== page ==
Dr. Harris smiled at the young man. "Medicine certainly is challenging, but that is part of what makes it is such a privilege to practice. I'll see you tomorrow Matt." Dr. Green sat in the office, looking at a pile of charts from patients hurting and hoping he can help them, from patients that Dr. Green knew believed and trusted in him. He wished he had his mentor's confidence that he would show up the next day, but he knew other priorities waited for him at home. "Balancing personal and professional responsibilities," he thought, "is far more challenging than any board exam." Still conflicted, Matthew prayed, locked up the office, and headed home.

Matthew's left arm started to feel a slight sun burn from resting against the window as several hours passed in the trip. Wichita was now far behind him so Dr. Green blocked from his mind the thought of leaving patients to suffer. Texas was just beyond the horizon, and his family would be safe at his parent's farm. He understood what his future could offer his fellow man and more importantly what his future meant to his family. He toyed with the idea of asking his wife to take their son on to his parents' house alone while he stayed behind at the clinic, but she did not want the family separated. She did not want him to risk catching the flu. After all, he concluded, the lack of one man prioritizing professional duty over personal responsibility would not disrupt society as we know it. While the impact of a lifetime of healing is significant, an absence from a few days of work would not have much consequence.

Dr. Green, his wife, and son drove up the gravel track leading to his parents' farm house. Finally, they arrived. His mother flung open the screen door and waved a big hello. "Look at that handsome boy. You've gotten so big," she teased with her grandson. "And you, you've gotten skinny. All that stress at work. Not eating probably," she continued while secretly thinking what a poor cook her son married. She knew her daughter-in-law was hopeless in the kitchen, but, of course, she could never say that. "Honey, I was going to make an orange mandarin cake, you're favorite, but I'm out of flour. Before you get settled, run to the store and pick some up for me."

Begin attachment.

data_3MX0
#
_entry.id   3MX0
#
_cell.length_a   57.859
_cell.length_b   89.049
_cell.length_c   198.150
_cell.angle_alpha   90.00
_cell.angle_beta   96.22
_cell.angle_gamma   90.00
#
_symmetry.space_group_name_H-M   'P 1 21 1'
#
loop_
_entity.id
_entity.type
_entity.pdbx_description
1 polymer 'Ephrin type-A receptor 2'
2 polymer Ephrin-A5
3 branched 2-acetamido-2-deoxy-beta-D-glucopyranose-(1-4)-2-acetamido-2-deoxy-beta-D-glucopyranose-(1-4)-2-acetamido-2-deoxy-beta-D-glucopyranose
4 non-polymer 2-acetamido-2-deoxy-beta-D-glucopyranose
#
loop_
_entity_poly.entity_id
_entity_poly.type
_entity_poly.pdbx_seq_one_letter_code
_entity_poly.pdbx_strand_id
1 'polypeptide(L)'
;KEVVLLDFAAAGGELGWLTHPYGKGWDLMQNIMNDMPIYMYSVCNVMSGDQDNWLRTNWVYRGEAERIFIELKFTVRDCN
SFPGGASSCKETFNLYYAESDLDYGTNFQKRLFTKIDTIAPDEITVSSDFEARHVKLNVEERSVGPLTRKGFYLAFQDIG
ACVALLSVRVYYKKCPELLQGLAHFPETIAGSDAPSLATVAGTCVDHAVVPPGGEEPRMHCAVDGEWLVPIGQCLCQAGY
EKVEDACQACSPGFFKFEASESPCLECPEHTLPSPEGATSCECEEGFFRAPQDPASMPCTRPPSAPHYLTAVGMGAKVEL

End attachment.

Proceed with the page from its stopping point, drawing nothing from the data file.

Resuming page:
"Mama, I don't know where the new store is since they moved, and I'm kind of tired."

"Nonsense. I'll ride with you and show you where the new store is," his cheerful mother replied. "Dear, you wouldn't mind keeping an eye on the stove for me? I have a few things already cooking. Come on my gorgeous boy; take a ride with your daddy and grandma."

Dr. Green rolled down his window and noticed heavy black smoke floating over the trees in the direction of his mother's house. As he turned down the gravel drive, the flashing lights of the big red fire truck came into view, and panic set into his mind.

There was his mother's house, thundering in flames. The fire seemed to engulf the whole structure, raging wildly; his wife surely got out. A deep sickening pulled at his stomach as he slammed on the brakes and ran towards the firemen.

"Where's my wife?" he panted, looking frantically around the yard for her.

"Oh, um, sir, we think there may be a woman inside, but we're not absolutely sure. That's why we're trying to get the fire put down a bit" replied a fireman sheepishly, uncomfortable at the confrontation he knew was about to occur.

"Well, why hasn't someone gone in to pull her out?!" Dr. Green barked in disbelief, his adrenaline kicking.

"The fire's dangerous right now sir, and while going in could save the lady, there's a chance one of us wouldn't make it back out. We have a responsibility for our own safety too."

"But you're a fireman it's your job!"

"This is a small town sir. We only have two firemen; if something happened to one of us, who would watch out for the rest of the town? I honestly wish I could help, but you can't expect us to risk our lives. That's not fair to us. We have personal resp.."

"I can't believe this," Dr. Green interrupted as he stomped about the two men. "Can't expect a firemen to save lives? You're only firemen when it's convenient for you, huh?"

"I mean, I'm really sorry sir," the other fireman replied, "but I have a wife and little girl at home. I just can't risk it. We'll get the fire put down as much as possible really soon, and get your wife. Let's just hold on a minute and hope for the best," he continued as the flames seemed to grow hotter and more intense.

"I just can't wait for that," Dr. Green said as he sprinted up toward the house shielding his face from the heat.

"Sir! Wait! Sir!" screamed the firemen trying to stop him from running into the burning house.

Dr. Green could only think of his pregnant wife and the help she needed. Help that these firemen refused to deliver just to save their own skins. Help they were paid to do. Help they swore to do! He glanced back over his shoulder through the smoke as he heard them yell and watched the two men step back to a safer distance away from the expanding danger of the fire. As the doctor stepped into the flames, he couldn't understand how any professional could turn his back on someone in need, someone whose life was threatened.


James E. Kelley, PhD, is a second-year medical student at the University of Alabama School of Medicine in Birmingham (UAB). He earned a PhD in the Department of Pathology at the University of Cambridge in England, and currently works as a consultant researcher for the Division of Clinical Immunology and Rheumatology at UAB, focusing on the genetic and functional basis of autoimmunity. James plans to pursue a career in academic medicine.